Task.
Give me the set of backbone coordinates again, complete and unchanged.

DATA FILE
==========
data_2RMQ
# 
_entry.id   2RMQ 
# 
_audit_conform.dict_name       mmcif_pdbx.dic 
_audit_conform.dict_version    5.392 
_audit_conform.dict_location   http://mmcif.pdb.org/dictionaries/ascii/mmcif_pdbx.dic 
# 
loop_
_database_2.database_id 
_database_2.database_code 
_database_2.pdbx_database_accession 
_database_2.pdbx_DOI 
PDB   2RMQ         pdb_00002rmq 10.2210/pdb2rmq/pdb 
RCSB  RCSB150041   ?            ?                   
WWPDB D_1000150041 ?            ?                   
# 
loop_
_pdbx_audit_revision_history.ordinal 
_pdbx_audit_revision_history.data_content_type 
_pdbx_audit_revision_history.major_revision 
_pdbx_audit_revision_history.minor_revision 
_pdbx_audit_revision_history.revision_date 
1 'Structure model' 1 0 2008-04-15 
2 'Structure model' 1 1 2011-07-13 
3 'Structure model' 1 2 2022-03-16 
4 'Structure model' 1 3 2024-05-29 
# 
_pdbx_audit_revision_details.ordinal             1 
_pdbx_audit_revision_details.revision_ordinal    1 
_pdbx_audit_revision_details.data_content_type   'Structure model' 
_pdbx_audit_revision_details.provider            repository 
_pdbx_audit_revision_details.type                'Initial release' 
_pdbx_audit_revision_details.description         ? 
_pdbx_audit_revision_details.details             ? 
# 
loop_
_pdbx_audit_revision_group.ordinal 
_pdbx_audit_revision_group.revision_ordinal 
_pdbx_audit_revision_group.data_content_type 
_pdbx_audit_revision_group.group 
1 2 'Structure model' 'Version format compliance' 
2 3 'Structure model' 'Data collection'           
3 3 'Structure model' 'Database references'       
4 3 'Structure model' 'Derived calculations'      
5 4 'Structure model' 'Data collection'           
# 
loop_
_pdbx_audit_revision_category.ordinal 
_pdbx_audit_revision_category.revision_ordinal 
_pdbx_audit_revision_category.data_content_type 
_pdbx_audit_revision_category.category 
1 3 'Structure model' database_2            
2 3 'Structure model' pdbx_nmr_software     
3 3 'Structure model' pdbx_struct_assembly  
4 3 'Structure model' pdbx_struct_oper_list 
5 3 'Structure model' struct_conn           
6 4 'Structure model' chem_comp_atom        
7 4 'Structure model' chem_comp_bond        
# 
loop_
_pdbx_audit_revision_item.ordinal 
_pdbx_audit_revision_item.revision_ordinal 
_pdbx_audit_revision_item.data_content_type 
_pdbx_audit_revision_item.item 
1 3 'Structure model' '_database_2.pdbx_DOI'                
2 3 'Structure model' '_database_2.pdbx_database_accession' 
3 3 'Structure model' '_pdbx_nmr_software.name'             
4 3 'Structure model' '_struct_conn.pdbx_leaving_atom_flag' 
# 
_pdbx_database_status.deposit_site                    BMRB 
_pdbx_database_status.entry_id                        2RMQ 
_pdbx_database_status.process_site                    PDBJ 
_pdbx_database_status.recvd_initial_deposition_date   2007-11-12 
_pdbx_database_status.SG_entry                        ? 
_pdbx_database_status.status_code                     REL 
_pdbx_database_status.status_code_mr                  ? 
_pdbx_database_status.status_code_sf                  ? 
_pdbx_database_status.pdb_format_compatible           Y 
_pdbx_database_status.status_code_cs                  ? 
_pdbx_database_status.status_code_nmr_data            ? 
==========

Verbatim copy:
data_2RMQ
# 
_entry.id   2RMQ 
# 
_audit_conform.dict_name       mmcif_pdbx.dic 
_audit_conform.dict_version    5.392 
_audit_conform.dict_location   http://mmcif.pdb.org/dictionaries/ascii/mmcif_pdbx.dic 
# 
loop_
_database_2.database_id 
_database_2.database_code 
_database_2.pdbx_database_accession 
_database_2.pdbx_DOI 
PDB   2RMQ         pdb_00002rmq 10.2210/pdb2rmq/pdb 
RCSB  RCSB150041   ?            ?                   
WWPDB D_1000150041 ?            ?                   
# 
loop_
_pdbx_audit_revision_history.ordinal 
_pdbx_audit_revision_history.data_content_type 
_pdbx_audit_revision_history.major_revision 
_pdbx_audit_revision_history.minor_revision 
_pdbx_audit_revision_history.revision_date 
1 'Structure model' 1 0 2008-04-15 
2 'Structure model' 1 1 2011-07-13 
3 'Structure model' 1 2 2022-03-16 
4 'Structure model' 1 3 2024-05-29 
# 
_pdbx_audit_revision_details.ordinal             1 
_pdbx_audit_revision_details.revision_ordinal    1 
_pdbx_audit_revision_details.data_content_type   'Structure model' 
_pdbx_audit_revision_details.provider            repository 
_pdbx_audit_revision_details.type                'Initial release' 
_pdbx_audit_revision_details.description         ? 
_pdbx_audit_revision_details.details             ? 
# 
loop_
_pdbx_audit_revision_group.ordinal 
_pdbx_audit_revision_group.revision_ordinal 
_pdbx_audit_revision_group.data_content_type 
_pdbx_audit_revision_group.group 
1 2 'Structure model' 'Version format compliance' 
2 3 'Structure model' 'Data collection'           
3 3 'Structure model' 'Database references'       
4 3 'Structure model' 'Derived calculations'      
5 4 'Structure model' 'Data collection'           
# 
loop_
_pdbx_audit_revision_category.ordinal 
_pdbx_audit_revision_category.revision_ordinal 
_pdbx_audit_revision_category.data_content_type 
_pdbx_audit_revision_category.category 
1 3 'Structure model' database_2            
2 3 'Structure model' pdbx_nmr_software     
3 3 'Structure model' pdbx_struct_assembly  
4 3 'Structure model' pdbx_struct_oper_list 
5 3 'Structure model' struct_conn           
6 4 'Structure model' chem_comp_atom        
7 4 'Structure model' chem_comp_bond        
# 
loop_
_pdbx_audit_revision_item.ordinal 
_pdbx_audit_revision_item.revision_ordinal 
_pdbx_audit_revision_item.data_content_type 
_pdbx_audit_revision_item.item 
1 3 'Structure model' '_database_2.pdbx_DOI'                
2 3 'Structure model' '_database_2.pdbx_database_accession' 
3 3 'Structure model' '_pdbx_nmr_software.name'             
4 3 'Structure model' '_struct_conn.pdbx_leaving_atom_flag' 
# 
_pdbx_database_status.deposit_site                    BMRB 
_pdbx_database_status.entry_id                        2RMQ 
_pdbx_database_status.process_site                    PDBJ 
_pdbx_database_status.recvd_initial_deposition_date   2007-11-12 
_pdbx_database_status.SG_entry                        ? 
_pdbx_database_status.status_code                     REL 
_pdbx_database_status.status_code_mr                  ? 
_pdbx_database_status.status_code_sf                  ? 
_pdbx_database_status.pdb_format_compatible           Y 
_pdbx_database_status.status_code_cs                  ? 
_pdbx_database_status.status_code_nmr_data            ? 